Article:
Data from the fertility supplements to the Current Population Survey from 1971 to 1981 indicate that in the aggregate, the lifetime birth expectations of married women 18 to 39 years old in 1971 will closely approximate their completed cohort fertility. During this period, the youngest group of women, 18 to 24 years old, delayed their childbearing; their short-term expectations (1971–76) were not realized, but they made up enough births in the latter half of the decade to enable them to attain their lifetime birth expectations. In retrospect, the “failure” of birth expectations data to predict the “period” fertility downswing in the 1970s resulted not from poor predictions of married women, but rather from unanticipated marital and subsequent childbearing patterns of women who were single at the beginning of the decade. The authors conclude that birth expectations are useful predictors of completed cohort fertility, if adjustments are made to incorporate changes in the proportions married within the birth cohort.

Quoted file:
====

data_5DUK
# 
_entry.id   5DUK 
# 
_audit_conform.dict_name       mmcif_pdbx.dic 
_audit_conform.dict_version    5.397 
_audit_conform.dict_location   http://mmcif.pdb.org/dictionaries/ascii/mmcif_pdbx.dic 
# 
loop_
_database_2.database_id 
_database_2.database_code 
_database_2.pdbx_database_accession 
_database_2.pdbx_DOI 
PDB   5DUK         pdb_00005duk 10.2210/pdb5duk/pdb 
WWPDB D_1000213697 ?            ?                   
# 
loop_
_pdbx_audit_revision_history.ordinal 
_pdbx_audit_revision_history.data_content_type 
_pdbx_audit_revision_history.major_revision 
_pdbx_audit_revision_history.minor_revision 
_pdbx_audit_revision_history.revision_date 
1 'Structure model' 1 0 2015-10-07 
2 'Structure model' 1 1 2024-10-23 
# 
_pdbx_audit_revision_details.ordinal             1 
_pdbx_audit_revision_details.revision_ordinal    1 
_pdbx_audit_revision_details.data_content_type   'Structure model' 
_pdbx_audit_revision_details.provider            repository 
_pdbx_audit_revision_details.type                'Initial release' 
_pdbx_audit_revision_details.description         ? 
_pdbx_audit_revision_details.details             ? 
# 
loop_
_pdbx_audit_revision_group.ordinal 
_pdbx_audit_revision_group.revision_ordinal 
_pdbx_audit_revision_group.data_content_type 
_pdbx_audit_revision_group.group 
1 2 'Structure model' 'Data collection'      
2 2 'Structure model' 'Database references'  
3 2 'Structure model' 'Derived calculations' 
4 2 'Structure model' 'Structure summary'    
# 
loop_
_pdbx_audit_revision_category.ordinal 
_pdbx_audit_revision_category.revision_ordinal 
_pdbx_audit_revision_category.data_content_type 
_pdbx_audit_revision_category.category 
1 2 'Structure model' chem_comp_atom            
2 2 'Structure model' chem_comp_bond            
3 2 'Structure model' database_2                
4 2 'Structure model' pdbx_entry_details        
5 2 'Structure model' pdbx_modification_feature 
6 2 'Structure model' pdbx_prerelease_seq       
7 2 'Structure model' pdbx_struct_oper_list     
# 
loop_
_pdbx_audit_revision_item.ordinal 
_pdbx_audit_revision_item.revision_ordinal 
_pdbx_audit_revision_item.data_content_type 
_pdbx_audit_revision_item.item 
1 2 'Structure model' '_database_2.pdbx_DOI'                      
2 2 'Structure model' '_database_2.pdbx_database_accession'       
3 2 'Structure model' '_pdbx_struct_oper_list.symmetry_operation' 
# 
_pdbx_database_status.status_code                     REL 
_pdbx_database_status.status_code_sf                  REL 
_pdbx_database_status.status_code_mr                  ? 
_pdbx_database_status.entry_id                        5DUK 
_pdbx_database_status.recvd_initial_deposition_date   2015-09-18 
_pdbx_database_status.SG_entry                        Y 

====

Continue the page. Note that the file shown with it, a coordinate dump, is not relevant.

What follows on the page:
The text of this article is only available as a PDF.
You do not currently have access to this content.